By doing a full liner you don’t have to worry about any cracks or damage in your existing liner. A chimney liner with cracked or broken flue tiles is a fire hazard. With a full liner installed you don’t’ have to worry about expensive chimney repairs in the future.
The last reason is with a full liner your chimney is now sealed at the top around the liner. By sealing it this way there will no longer be any draft sucking heat out of your house through the chimney.
How To Measure Your Fireplace For A Wood Insert
When Measuring your fireplace there are several other measurements to take into account other than the opening itself.
- Flue – It’s important to take into account the size and shape of your flue. Most inserts use a 6” diameter liner and this makes it tougher to fit down the flue. Also any significant bends in the flue may impede a liner from being installed. Some manufacturers have approved their fireplace inserts to be installed with a 5 ½” liner if the 6” will not fit.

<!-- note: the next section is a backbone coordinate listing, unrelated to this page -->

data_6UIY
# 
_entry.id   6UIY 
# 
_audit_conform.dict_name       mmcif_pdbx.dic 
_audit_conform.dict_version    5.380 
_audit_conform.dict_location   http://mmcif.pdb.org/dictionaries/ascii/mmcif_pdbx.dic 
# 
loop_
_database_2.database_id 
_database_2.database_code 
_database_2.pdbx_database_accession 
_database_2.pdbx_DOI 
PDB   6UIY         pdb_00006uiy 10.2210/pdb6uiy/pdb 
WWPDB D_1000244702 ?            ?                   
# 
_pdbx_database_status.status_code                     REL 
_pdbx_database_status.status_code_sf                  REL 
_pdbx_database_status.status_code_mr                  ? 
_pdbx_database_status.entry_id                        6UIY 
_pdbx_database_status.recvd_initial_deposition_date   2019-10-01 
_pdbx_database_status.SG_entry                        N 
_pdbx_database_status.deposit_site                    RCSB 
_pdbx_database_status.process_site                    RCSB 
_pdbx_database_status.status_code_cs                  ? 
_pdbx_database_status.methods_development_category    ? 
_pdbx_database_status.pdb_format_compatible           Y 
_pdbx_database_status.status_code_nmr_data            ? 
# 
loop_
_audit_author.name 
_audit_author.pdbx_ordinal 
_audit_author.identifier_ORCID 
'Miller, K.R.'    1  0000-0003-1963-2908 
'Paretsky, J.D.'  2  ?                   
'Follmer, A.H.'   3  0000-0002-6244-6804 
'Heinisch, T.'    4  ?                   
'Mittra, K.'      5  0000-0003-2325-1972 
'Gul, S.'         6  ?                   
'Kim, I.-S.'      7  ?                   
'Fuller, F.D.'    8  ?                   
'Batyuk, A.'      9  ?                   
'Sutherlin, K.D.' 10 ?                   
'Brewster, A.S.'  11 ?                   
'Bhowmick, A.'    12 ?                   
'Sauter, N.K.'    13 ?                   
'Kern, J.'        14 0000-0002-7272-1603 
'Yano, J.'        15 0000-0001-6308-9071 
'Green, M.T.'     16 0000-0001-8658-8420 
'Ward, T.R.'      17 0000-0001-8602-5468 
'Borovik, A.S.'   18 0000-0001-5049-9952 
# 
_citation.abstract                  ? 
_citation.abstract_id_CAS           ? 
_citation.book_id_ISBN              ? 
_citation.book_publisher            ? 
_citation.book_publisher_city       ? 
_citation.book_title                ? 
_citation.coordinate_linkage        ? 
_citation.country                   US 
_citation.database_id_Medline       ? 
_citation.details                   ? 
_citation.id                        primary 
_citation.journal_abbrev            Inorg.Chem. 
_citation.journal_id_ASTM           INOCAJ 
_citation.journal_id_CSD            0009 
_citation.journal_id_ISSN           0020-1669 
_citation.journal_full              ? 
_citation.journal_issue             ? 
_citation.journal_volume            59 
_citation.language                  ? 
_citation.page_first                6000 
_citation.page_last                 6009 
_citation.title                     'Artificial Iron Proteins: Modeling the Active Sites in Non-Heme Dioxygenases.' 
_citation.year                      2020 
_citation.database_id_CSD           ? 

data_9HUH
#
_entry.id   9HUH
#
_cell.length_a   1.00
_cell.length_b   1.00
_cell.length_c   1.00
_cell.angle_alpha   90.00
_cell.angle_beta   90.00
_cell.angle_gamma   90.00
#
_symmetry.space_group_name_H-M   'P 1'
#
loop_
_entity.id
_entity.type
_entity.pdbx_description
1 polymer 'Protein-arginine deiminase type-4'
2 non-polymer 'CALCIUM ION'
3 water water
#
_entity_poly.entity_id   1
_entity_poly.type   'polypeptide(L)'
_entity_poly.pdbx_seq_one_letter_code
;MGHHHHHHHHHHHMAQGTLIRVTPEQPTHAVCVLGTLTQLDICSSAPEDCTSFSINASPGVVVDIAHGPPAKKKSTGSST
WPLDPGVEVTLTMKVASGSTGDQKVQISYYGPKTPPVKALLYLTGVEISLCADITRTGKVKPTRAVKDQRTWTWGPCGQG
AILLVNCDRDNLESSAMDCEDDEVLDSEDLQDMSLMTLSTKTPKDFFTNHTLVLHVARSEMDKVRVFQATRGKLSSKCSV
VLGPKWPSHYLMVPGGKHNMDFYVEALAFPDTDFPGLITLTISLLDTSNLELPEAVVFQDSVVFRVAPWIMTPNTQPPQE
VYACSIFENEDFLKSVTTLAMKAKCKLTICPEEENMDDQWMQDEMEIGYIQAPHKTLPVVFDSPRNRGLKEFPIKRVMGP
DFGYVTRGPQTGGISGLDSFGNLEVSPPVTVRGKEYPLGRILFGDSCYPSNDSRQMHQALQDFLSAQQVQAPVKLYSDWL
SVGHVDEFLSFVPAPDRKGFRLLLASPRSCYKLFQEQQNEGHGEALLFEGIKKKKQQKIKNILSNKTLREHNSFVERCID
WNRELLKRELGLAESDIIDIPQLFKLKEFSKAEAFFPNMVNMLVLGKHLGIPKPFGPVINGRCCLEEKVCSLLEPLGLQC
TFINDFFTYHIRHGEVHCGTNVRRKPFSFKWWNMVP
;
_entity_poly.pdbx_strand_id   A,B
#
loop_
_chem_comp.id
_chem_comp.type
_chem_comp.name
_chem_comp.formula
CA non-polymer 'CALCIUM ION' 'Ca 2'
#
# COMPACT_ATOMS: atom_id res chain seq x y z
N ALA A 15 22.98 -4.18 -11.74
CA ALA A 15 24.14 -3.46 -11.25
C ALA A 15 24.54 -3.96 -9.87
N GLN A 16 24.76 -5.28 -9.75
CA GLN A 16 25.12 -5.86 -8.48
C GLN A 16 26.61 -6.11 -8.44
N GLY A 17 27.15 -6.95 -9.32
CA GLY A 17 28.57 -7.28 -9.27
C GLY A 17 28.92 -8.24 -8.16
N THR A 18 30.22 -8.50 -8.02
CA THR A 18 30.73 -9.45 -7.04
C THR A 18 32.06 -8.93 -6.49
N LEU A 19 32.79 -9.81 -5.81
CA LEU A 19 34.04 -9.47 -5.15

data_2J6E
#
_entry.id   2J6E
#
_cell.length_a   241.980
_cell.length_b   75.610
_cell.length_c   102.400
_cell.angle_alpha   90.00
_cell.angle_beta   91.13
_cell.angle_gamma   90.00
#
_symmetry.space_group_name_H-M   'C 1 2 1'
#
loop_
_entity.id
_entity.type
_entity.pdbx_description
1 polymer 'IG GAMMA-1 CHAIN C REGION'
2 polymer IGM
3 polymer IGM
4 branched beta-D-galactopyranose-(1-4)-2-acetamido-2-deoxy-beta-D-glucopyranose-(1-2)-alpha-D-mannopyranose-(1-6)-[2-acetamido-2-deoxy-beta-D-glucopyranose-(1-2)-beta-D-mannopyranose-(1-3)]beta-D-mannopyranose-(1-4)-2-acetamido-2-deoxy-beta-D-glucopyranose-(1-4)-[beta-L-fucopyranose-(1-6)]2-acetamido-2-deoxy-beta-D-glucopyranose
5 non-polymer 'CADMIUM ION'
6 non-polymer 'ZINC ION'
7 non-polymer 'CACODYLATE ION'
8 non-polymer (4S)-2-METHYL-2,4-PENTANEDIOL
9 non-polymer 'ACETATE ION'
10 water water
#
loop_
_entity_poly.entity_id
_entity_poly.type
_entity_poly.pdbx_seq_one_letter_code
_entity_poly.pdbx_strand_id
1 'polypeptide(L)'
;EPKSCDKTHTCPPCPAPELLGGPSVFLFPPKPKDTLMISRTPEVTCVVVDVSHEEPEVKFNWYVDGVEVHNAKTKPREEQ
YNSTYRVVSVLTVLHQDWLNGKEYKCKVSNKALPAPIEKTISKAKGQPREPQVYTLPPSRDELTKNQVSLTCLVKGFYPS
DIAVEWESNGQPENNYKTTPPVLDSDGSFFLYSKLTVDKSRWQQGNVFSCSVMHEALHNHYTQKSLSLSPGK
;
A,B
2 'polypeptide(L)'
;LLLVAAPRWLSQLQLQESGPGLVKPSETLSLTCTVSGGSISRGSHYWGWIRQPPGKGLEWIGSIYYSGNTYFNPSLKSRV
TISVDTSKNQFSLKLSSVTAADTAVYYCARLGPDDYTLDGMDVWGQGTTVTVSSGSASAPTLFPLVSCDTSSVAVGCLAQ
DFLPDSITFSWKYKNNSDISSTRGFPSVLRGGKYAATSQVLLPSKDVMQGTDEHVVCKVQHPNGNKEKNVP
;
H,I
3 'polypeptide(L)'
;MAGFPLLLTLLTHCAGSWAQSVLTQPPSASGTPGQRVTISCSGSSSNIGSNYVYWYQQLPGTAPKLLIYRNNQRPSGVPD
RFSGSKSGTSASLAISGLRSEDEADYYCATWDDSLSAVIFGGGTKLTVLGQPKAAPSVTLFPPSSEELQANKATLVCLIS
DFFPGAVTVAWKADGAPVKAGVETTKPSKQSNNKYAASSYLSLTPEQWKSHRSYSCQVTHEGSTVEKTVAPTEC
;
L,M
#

- Hearth – For most fireplace inserts there is a U.S. code requirement that says you need a minimum 16” (18” in Canada) of non-combustible hearth in front of the door opening and some units require 18”. Taking into account that some of the fireplace inserts can project from the fireplace as anywhere from 0” for flush up to 14” or more you may need a very deep hearth to meet the required clearances.
- Mantle – Wood burning inserts all have clearances that have to be met for how closed the mantle can be. Pay close attention to these dimensions they could be the factor between your new insert passing inspection or not.